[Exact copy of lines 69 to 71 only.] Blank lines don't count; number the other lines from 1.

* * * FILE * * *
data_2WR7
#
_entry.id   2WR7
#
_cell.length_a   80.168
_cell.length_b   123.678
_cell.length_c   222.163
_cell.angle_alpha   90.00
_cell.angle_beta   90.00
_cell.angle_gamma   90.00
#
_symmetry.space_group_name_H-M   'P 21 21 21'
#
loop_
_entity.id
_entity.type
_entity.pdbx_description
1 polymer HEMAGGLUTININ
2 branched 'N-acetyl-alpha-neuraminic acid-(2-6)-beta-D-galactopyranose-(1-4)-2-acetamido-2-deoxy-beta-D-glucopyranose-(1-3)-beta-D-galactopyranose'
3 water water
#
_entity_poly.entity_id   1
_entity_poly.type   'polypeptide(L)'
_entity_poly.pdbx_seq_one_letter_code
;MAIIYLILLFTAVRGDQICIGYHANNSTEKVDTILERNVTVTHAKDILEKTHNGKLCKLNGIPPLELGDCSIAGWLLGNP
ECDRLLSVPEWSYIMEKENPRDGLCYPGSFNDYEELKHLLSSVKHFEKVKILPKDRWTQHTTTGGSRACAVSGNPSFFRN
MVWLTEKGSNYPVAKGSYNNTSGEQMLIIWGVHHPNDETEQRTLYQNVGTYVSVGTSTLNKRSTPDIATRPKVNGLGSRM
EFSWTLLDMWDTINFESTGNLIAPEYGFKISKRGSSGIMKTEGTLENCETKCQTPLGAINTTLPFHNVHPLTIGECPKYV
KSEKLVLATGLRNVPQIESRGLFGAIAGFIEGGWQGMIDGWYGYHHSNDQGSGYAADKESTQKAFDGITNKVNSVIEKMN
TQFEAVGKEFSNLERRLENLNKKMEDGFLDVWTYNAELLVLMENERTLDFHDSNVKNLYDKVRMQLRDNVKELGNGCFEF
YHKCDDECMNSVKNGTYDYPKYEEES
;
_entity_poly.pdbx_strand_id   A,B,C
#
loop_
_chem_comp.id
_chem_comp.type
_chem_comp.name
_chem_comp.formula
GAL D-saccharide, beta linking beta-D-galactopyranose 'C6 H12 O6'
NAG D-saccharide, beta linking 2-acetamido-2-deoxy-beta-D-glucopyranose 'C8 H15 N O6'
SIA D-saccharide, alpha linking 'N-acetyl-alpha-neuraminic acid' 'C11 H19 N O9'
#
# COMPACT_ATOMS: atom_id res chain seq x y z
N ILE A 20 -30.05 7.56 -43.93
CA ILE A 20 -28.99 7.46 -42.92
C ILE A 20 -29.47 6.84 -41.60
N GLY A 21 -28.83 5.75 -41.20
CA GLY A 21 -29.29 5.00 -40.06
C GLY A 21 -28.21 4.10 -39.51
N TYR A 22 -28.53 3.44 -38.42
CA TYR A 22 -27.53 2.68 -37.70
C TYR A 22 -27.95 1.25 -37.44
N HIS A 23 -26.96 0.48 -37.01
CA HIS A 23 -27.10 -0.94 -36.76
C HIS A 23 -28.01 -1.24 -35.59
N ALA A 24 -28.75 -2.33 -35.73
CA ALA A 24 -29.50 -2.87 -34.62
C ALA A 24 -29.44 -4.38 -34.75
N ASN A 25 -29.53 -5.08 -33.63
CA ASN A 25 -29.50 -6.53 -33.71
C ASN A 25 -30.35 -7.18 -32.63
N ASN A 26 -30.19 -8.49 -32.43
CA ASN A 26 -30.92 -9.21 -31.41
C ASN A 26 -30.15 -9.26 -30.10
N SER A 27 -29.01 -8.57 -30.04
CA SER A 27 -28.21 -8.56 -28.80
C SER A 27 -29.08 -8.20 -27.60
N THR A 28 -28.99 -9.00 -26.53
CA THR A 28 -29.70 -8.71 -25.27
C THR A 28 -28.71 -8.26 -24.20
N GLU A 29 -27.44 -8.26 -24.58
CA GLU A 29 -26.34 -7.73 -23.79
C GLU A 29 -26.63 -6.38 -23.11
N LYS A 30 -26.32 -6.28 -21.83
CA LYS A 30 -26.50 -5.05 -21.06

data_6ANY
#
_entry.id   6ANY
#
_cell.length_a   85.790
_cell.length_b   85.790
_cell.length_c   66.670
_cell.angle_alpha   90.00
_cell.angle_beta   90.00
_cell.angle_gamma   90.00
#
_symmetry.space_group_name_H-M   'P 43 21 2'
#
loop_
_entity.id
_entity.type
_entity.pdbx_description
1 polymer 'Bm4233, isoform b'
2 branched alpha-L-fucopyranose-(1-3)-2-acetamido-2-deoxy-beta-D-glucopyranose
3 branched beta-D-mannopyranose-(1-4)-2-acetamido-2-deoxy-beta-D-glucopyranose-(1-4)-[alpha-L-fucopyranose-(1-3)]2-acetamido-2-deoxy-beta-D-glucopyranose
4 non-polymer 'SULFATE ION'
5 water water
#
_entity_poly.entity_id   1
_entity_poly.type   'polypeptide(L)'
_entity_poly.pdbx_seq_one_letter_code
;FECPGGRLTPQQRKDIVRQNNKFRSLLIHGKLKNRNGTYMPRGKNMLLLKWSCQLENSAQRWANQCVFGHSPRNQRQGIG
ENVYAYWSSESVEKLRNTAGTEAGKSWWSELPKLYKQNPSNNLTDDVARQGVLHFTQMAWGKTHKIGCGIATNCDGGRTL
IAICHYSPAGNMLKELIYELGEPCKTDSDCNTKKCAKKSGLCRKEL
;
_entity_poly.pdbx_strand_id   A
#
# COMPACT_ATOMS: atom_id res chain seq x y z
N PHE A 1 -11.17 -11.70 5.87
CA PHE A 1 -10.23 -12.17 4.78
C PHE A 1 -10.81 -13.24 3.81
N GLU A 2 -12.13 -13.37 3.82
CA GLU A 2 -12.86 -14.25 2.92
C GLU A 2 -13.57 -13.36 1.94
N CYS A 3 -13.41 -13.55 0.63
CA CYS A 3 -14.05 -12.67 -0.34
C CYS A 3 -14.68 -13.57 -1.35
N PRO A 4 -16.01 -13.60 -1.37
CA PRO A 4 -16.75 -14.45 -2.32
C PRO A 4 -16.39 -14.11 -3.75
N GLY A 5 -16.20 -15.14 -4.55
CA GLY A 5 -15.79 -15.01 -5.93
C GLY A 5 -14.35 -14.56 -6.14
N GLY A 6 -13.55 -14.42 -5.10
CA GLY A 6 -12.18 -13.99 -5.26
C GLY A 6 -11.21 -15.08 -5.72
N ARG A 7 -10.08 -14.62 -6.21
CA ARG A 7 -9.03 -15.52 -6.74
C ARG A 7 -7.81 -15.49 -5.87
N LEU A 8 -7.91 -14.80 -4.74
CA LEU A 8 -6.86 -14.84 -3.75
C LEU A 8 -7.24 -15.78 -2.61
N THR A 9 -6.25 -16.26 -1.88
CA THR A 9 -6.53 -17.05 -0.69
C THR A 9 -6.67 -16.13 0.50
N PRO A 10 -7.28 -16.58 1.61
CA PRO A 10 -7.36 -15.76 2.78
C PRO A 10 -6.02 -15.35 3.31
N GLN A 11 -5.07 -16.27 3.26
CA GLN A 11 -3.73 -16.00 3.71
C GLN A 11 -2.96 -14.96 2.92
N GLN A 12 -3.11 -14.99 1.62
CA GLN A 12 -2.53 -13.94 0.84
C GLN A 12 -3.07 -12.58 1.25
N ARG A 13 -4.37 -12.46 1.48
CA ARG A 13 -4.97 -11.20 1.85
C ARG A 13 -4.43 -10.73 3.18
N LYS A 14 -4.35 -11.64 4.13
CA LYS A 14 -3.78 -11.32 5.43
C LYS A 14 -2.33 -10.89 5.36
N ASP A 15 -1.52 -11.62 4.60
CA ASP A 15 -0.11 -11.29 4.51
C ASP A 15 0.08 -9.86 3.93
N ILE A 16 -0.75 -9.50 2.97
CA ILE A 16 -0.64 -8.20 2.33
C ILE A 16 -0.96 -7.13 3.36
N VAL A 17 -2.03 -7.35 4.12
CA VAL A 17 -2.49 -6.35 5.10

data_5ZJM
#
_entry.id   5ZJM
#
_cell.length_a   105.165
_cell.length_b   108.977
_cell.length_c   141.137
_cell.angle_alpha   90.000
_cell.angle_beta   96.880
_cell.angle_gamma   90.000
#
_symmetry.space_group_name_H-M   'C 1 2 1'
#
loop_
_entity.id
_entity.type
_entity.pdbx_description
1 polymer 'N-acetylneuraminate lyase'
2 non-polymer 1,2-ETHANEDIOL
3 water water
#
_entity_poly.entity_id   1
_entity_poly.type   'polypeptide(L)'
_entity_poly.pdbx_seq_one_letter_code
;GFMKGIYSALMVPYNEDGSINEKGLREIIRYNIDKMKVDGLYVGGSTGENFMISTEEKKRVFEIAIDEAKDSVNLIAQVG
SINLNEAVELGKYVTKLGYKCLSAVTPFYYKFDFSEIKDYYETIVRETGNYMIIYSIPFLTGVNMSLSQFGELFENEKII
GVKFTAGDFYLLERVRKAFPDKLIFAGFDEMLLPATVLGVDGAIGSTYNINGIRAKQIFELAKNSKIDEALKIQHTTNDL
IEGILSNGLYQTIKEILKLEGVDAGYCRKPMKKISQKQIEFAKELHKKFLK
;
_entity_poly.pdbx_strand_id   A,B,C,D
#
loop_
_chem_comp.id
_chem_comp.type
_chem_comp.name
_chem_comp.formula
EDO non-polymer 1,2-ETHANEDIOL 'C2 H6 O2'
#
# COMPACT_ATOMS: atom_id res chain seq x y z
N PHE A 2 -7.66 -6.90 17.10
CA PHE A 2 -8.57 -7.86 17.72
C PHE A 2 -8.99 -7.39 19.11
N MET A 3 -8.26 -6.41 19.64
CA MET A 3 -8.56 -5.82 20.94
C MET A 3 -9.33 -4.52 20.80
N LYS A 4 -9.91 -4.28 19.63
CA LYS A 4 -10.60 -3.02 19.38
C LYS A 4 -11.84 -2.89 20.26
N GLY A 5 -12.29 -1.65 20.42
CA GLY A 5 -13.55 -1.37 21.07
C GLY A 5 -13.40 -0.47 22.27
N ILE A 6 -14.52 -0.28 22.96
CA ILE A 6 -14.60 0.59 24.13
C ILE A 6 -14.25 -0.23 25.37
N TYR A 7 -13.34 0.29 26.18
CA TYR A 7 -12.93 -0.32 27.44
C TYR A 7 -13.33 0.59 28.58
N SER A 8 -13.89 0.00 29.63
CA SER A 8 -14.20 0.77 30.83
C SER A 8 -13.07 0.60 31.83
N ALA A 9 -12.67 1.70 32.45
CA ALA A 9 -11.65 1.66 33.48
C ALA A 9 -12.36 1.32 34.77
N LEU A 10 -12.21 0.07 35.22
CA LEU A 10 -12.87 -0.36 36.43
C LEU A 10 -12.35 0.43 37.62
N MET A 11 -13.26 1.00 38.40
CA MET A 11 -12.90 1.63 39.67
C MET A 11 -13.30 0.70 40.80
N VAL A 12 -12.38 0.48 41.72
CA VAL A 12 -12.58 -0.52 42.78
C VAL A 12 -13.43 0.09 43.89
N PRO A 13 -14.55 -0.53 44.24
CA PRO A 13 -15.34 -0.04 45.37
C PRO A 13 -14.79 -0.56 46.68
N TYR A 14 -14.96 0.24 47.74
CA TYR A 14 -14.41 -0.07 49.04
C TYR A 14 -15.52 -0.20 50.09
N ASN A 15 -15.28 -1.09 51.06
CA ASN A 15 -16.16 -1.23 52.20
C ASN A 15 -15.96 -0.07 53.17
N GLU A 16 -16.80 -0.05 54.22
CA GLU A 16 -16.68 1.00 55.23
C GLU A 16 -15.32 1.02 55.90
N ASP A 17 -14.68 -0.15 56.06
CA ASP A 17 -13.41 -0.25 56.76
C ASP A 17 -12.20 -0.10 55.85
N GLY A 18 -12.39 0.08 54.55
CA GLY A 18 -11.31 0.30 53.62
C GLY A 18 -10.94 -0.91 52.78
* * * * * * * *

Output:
N THR A 28 -28.99 -9.00 -26.53
CA THR A 28 -29.70 -8.71 -25.27
C THR A 28 -28.71 -8.26 -24.20